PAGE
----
What to do if your pet has a flea allergy

Flea bite hypersensitivity and flea allergic dermatitis are the most common skin diseases in pets. The saliva from the flea is believed to be the cause of the allergy or sensitivity.

How to spot if your pet has a flea allergy

  • Frequent and severe itching and scratching
  • Hair loss
  • Scabs on the skin
  • Affects the hind end more than the front of the body
  • Fleas or flea dirt may or may not be visible.

How are pet flea allergies diagnosed?

If your pet has any of the symptoms above, use a flea comb to inspect their hair for fleas or flea dirt. If you can’t find any, your vet may recommend a skin test for mites or bacterial skin diseases. Often the best way to diagnose a flea allergy is to simply treat for fleas.

How do I treat my pet’s flea allergy?

Flea control and prevention is essential for dogs and cats with flea bite hypersensitivity. There are numerous options on the market that kill adult fleas for a period of time, but all should be repeated (as indicated) for continuous flea control.

Spot-on treatments are applied to a small area, usually at the top of the back of the neck where the pet is unable to lick it off. Oral products are also available – these may be more useful and practical for you and your pet. Flea shampoos can also be beneficial for young animals or for an acute flea infestation, but continuous management with a long-term product is essential.

Cats and dogs who are allergic to fleas may require steroids or antihistamines to combat their sensitivity to the bites. If open sores get infected, they may need antibiotics. Follow-up exams are often necessary to determine how treatments are progressing.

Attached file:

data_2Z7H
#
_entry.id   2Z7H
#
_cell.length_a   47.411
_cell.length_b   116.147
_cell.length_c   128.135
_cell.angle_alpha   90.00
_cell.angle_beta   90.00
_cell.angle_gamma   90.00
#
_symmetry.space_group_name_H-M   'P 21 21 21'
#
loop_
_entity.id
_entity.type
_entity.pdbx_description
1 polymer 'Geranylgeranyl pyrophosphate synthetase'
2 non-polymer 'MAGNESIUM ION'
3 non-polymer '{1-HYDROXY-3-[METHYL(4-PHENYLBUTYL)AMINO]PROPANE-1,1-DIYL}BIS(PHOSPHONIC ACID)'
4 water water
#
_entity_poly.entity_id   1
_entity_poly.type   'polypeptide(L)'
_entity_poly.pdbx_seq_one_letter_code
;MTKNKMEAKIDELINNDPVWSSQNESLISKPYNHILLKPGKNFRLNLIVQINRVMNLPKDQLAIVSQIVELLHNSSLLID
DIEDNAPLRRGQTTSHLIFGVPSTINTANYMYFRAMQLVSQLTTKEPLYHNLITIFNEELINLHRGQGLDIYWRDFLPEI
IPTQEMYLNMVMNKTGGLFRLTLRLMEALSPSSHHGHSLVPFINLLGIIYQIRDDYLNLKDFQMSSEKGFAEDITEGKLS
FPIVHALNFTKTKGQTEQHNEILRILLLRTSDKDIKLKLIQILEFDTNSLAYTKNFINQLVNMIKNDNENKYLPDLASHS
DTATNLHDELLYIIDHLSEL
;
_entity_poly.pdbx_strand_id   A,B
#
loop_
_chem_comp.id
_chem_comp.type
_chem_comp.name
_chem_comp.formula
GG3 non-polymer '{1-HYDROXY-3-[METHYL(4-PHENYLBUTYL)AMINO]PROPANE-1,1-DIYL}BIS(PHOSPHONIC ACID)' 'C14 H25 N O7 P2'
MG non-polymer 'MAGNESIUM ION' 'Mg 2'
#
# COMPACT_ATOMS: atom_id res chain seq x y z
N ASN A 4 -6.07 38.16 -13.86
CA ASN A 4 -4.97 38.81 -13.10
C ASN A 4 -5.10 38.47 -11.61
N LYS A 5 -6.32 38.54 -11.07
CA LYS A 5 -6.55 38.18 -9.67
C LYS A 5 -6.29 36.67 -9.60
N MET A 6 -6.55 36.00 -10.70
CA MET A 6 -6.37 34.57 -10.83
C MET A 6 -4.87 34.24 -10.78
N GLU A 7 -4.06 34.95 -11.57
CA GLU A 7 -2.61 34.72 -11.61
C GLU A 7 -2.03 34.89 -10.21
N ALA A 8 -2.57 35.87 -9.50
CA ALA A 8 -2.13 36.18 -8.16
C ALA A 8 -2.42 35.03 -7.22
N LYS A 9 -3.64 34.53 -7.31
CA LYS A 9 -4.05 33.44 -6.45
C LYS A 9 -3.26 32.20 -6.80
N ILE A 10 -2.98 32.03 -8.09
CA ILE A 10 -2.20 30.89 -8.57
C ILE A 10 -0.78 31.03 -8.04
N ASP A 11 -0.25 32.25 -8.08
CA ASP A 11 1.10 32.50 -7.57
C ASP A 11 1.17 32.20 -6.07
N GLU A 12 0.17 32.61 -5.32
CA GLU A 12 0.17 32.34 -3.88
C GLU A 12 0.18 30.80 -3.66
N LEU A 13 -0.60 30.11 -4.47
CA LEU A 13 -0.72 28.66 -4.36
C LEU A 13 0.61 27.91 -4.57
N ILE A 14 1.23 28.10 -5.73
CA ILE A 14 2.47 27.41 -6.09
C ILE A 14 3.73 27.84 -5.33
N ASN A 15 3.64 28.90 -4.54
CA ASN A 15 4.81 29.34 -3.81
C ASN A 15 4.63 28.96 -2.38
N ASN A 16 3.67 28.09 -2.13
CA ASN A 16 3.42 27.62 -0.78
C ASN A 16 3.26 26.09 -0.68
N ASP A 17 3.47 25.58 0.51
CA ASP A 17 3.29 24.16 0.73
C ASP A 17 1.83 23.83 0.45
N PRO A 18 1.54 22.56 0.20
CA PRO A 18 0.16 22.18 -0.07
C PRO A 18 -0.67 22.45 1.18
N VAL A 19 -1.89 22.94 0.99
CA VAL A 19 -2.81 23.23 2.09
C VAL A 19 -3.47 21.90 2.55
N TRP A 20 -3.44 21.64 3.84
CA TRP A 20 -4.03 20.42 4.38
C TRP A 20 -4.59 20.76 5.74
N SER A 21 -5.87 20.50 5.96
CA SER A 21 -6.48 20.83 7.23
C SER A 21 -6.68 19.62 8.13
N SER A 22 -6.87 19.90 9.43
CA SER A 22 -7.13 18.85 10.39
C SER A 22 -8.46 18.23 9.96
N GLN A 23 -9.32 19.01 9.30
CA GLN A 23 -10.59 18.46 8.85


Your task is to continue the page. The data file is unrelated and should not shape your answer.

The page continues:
It’s a good idea to discuss costs with your vet before you start any treatment.

How do I avoid pet flea allergies reoccurring?

If your pet has a flea allergy, the most effective thing you can do is give them regular doses of flea treatment. It only takes one or two bites for a flea-allergic pet to start itching, so make sure you’re consistent with their flea control products.

Other factors, such as how frequently your bathe your pet and whether you’re using spot-on treatments or creams will determine how long you should wait between doses. Your vet will discuss suitable effective flea products with you – prescription products are more effective than over the counter treatments.

If you’re thinking of adopting a pet with a flea allergy

Make sure you review the clinical history of your new pet and ask for more details on how the fleas have been treated. You’ll need to sign a disclaimer to confirm you’ve been made aware of the condition. Any pet who’s had treatment is likely to have pet insurance exclusions, so it’s worth discussing potential on-going costs with your vet.

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